People of all genders, ages, and origins are impacted by the stigma around mental health. Depression, anxiety, and other mental health issues are frequently not treated as seriously as physical illnesses due to this complicated and pervasive stigma. Mental health issues have long been stigmatized, which has mostly resulted from a lack of awareness of these diseases. For men, this stigma is prone to be more severe and convoluted.

One underlying cause of this issue is our society’s toxic masculinity tendencies. Some males may have a tendency to torture themselves on the inside in order to appear tough on the outside. This is typically done in order to avoid appearing “weak,” which is a quality our culture devalues mostly in men. 

Males often struggle to feel safe enough to reach out and get help for their depression, anxiety, and other problems because they are afraid of being judged and rejected. As a result, men in Canada are three times more likely than women to commit suicide. Men may find it more difficult to get mental health help before they commit suicide, which could be one explanation for this phenomena.

We must keep fighting these stigmas if we want to reverse this imbalance. As a society, we must change the way we think about mental health for people of all sexes. The need for mental health support must be normalized, and all people need to have access to these services. It’s important to understand that, regardless of our age, gender, backgrounds, or other characteristics, mental health issues are unquestionably genuine difficulties that can be incapacitating for anyone suffering them.

If you are a male experiencing mental health struggles, know that you do not have to do it all by yourself. Help is available, and being vulnerable and seeking it is a sign of courage. 

Sara Gharibi, MPsy, RP is a registered psychotherapist at Centre For Interpersonal Relationships. She provides trauma-informed psychotherapy with a focus on mental health of adults who experience social anxiety, generalized anxiety, burn out, depression, and other mental health difficulties as well. Sara provides psychotherapy in English, French, and Farsi.  

Stigma in Mental Health

by: Natalie Guenette, M.A.

Stigma is a negative judgment and stereotype that brings people to feel ashamed, dismissed and dehumanized. People can be stigmatized by family, friends, colleagues, in social media, and sometimes even by health professionals. It changes how people see and feel about themselves, but also how other people see them. People living with mental health and substance use issues can be profoundly affected by stigma. They can isolate themselves for fear of being judged, which can bring them to have low peer support. It can prevent people from disclosing a mental health diagnosis and increase suicide risk.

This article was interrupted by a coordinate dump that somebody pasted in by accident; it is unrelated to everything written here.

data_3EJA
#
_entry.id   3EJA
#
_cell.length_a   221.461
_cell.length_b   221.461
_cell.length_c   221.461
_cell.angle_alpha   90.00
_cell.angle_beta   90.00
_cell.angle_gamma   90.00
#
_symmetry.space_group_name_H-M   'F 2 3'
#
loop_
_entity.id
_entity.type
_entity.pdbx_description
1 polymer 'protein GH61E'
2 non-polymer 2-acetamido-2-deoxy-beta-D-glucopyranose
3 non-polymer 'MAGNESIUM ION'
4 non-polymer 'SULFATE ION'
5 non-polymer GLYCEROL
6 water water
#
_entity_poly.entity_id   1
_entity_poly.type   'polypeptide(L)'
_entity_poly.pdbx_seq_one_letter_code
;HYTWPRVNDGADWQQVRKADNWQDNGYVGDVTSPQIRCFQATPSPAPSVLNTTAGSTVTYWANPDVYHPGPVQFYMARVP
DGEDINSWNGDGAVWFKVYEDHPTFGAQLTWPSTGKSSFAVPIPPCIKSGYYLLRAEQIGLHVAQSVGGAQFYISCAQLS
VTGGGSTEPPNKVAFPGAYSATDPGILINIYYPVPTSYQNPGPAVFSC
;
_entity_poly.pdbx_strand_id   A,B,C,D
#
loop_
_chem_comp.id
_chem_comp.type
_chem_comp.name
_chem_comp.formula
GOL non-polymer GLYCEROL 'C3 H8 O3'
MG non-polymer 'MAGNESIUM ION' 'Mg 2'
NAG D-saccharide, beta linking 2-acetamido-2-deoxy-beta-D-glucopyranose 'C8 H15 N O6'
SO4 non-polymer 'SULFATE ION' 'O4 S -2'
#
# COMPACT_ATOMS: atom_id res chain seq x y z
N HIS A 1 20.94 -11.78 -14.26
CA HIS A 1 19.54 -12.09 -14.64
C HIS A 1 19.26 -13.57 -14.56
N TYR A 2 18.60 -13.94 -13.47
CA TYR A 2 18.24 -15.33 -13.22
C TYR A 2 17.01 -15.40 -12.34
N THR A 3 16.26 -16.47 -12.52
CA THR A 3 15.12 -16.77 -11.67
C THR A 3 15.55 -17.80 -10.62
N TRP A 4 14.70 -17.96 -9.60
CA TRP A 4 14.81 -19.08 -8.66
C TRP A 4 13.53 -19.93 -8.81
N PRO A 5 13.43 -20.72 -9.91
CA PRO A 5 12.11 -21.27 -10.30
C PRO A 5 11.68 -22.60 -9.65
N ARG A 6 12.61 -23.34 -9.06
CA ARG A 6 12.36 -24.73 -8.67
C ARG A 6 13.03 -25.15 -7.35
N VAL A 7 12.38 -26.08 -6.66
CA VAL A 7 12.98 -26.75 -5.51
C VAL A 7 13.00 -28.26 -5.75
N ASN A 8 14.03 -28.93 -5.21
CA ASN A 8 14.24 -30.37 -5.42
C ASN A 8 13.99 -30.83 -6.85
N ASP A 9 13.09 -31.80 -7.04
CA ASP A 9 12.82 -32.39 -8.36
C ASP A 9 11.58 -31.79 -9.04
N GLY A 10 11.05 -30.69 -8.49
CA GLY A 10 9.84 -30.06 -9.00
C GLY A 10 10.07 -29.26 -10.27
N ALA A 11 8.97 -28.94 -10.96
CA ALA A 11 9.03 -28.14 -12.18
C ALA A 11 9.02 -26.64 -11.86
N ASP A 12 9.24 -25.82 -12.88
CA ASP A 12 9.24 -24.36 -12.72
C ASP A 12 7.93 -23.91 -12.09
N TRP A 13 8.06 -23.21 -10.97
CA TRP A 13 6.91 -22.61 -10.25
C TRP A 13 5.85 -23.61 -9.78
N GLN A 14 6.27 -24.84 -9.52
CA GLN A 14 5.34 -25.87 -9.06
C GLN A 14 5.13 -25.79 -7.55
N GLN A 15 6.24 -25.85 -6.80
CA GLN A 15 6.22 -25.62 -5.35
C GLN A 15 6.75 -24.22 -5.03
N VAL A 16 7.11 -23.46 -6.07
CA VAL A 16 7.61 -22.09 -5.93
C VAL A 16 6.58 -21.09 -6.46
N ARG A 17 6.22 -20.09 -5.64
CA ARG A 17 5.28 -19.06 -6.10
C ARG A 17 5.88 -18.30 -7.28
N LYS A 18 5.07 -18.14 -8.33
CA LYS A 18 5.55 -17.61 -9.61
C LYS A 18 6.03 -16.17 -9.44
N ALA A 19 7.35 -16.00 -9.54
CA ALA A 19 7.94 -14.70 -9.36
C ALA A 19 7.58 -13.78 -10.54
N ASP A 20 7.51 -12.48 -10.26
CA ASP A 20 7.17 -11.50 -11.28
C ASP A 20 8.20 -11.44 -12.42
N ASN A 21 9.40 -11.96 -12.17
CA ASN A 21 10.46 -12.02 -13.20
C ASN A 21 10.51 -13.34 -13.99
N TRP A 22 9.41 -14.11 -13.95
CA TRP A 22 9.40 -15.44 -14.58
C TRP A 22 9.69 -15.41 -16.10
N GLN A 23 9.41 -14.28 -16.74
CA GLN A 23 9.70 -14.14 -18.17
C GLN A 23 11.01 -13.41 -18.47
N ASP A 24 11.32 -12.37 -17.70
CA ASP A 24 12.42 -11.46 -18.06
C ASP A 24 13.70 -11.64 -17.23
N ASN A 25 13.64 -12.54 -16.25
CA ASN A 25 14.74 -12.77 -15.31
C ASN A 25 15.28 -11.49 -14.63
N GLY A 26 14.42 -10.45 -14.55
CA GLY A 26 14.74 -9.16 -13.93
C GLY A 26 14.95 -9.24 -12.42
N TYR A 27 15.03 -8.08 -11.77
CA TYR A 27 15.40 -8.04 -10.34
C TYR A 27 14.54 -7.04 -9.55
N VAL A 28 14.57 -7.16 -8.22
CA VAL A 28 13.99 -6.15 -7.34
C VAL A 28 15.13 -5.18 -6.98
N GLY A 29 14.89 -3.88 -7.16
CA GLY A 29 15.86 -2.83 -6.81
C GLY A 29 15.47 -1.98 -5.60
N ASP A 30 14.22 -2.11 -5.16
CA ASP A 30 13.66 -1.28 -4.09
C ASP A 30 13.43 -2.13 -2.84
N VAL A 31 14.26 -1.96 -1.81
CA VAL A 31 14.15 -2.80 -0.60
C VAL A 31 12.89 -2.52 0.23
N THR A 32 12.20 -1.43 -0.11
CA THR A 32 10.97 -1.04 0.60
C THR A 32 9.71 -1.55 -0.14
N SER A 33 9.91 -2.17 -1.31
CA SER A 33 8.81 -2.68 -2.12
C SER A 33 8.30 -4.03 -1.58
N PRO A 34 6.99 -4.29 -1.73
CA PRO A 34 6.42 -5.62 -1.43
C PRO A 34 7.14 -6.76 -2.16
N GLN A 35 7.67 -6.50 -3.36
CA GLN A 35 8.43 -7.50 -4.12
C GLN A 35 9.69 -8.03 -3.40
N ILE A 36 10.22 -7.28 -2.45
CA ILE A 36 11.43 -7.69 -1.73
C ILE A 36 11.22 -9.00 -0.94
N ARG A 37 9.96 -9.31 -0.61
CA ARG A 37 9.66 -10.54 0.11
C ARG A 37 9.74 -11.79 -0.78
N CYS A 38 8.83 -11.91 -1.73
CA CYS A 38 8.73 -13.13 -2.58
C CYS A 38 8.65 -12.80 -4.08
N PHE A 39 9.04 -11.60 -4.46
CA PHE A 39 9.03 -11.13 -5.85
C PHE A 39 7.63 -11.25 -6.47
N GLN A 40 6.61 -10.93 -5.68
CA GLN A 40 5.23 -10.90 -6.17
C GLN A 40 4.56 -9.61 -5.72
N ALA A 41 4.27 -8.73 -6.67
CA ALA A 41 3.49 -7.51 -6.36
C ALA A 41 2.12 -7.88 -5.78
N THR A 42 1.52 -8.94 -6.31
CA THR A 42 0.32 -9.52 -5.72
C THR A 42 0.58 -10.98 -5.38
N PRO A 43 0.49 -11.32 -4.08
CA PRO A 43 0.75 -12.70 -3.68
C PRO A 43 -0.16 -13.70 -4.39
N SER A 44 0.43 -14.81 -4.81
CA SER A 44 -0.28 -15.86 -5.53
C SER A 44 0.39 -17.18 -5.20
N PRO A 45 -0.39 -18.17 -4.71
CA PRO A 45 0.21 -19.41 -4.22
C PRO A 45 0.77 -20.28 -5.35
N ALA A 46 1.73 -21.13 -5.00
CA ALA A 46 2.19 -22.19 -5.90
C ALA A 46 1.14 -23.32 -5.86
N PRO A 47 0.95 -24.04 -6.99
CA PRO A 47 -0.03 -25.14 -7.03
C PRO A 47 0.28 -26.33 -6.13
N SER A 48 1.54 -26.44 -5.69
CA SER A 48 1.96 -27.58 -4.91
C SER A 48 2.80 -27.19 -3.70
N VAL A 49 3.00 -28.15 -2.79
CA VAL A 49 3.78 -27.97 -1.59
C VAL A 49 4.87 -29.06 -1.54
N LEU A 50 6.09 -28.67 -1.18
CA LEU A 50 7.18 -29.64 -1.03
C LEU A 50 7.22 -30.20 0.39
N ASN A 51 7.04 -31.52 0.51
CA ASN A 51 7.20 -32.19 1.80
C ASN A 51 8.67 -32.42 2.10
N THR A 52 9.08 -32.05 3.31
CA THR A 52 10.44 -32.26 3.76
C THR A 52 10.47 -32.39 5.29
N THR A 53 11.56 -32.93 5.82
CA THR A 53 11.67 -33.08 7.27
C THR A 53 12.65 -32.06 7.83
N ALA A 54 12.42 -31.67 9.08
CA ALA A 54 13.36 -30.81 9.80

Stigma is one of the greatest barriers to help-seeking and treatment, which can delay diagnoses and treatment options for people affected by stigma, however, there are ways to change this.

  1. Educate yourself and others around you by asking questions and doing research: you can visit for informative resources;
  2. Be mindful of the language you use to talk about mental health and substance use (i.e. non-judgmental, inclusive and respectful language);
  3. Be aware of your attitudes and opinions: upbringing and society can influence your views on mental health and substance use; and
  4. Speak up when you hear or see something that is stigmatizing: people do not always realize the impact they have on others and it is sometimes a question of not knowing all the facts about certain topics.

Clinicians at CFIR provide evidence-based treatments to individuals from an array of backgrounds based on their needs and personal differences. We continue to stay informed about leading-edge research related to the presenting issues of the clients who come to our offices.

Natalie Guenette, M.A., is a counsellor at the Centre for Interpersonal Relationships (CFIR) in Ottawa. She employs treatments that include aspects from Cognitive-Behaviour Therapy, Mindfulness-based Therapy, Motivational Interviewing, and Psychodynamic Theory, and she has an interest in working with adults experiencing a diversity of psychological and relationship issues. Natalie is currently completing a Master of Arts in Counselling Psychology at Yorkville University. At CFIR, she is under the supervision of Dr. Karine Côté, C.Psych.


Canadian Mental Health Association. (n.d.). Stigma and Discrimination. [online] Available at: [Accessed 29 Nov. 2019].

Centre for Addiction and Mental Health. (n.d.). Addressing Stigma. [online] Available at: [Accessed 29 Nov. 2019].

Knaak, S., Mantler, E., & Szeto, A. (2017). Mental illness-related stigma in healthcare: Barriers to access and care and evidence-based solutions. Healthcare management forum, 30(2), 111–116. doi:10.1177/0840470416679413

Mental Health Commission of Canada. (2019). Stigma and Discrimination. [online] Available at: [Accessed 29 Nov. 2019].